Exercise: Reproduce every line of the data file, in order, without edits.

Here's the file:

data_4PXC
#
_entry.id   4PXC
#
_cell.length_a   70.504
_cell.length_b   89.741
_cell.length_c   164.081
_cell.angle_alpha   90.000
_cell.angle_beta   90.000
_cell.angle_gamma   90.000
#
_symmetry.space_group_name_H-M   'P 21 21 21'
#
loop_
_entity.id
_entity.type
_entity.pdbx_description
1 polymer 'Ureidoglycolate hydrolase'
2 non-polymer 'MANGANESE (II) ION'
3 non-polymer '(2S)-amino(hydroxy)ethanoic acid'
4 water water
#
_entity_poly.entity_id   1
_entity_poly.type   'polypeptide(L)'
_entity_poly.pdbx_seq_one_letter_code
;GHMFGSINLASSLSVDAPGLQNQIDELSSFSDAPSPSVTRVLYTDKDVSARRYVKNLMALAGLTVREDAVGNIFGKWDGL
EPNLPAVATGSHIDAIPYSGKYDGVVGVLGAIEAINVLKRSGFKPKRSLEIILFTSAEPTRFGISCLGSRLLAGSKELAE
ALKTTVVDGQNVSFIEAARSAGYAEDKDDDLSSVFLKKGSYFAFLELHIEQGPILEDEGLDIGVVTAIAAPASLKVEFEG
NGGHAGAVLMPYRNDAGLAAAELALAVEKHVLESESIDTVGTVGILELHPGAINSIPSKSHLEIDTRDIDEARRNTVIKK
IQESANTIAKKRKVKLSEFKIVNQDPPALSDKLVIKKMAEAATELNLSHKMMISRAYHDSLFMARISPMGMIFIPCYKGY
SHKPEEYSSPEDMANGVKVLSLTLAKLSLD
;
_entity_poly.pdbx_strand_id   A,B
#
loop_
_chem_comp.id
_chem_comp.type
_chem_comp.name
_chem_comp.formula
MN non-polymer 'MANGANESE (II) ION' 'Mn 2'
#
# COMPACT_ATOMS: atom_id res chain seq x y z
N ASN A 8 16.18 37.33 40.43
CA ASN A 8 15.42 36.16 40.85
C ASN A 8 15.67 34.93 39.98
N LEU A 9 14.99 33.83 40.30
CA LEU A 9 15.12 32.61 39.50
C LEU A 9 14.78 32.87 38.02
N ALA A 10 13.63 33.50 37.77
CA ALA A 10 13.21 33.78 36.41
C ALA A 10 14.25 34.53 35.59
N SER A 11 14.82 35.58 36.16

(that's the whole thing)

data_4PXC
#
_entry.id   4PXC
#
_cell.length_a   70.504
_cell.length_b   89.741
_cell.length_c   164.081
_cell.angle_alpha   90.000
_cell.angle_beta   90.000
_cell.angle_gamma   90.000
#
_symmetry.space_group_name_H-M   'P 21 21 21'
#
loop_
_entity.id
_entity.type
_entity.pdbx_description
1 polymer 'Ureidoglycolate hydrolase'
2 non-polymer 'MANGANESE (II) ION'
3 non-polymer '(2S)-amino(hydroxy)ethanoic acid'
4 water water
#
_entity_poly.entity_id   1
_entity_poly.type   'polypeptide(L)'
_entity_poly.pdbx_seq_one_letter_code
;GHMFGSINLASSLSVDAPGLQNQIDELSSFSDAPSPSVTRVLYTDKDVSARRYVKNLMALAGLTVREDAVGNIFGKWDGL
EPNLPAVATGSHIDAIPYSGKYDGVVGVLGAIEAINVLKRSGFKPKRSLEIILFTSAEPTRFGISCLGSRLLAGSKELAE
ALKTTVVDGQNVSFIEAARSAGYAEDKDDDLSSVFLKKGSYFAFLELHIEQGPILEDEGLDIGVVTAIAAPASLKVEFEG
NGGHAGAVLMPYRNDAGLAAAELALAVEKHVLESESIDTVGTVGILELHPGAINSIPSKSHLEIDTRDIDEARRNTVIKK
IQESANTIAKKRKVKLSEFKIVNQDPPALSDKLVIKKMAEAATELNLSHKMMISRAYHDSLFMARISPMGMIFIPCYKGY
SHKPEEYSSPEDMANGVKVLSLTLAKLSLD
;
_entity_poly.pdbx_strand_id   A,B
#
loop_
_chem_comp.id
_chem_comp.type
_chem_comp.name
_chem_comp.formula
MN non-polymer 'MANGANESE (II) ION' 'Mn 2'
#
# COMPACT_ATOMS: atom_id res chain seq x y z
N ASN A 8 16.18 37.33 40.43
CA ASN A 8 15.42 36.16 40.85
C ASN A 8 15.67 34.93 39.98
N LEU A 9 14.99 33.83 40.30
CA LEU A 9 15.12 32.61 39.50
C LEU A 9 14.78 32.87 38.02
N ALA A 10 13.63 33.50 37.77
CA ALA A 10 13.21 33.78 36.41
C ALA A 10 14.25 34.53 35.59
N SER A 11 14.82 35.58 36.16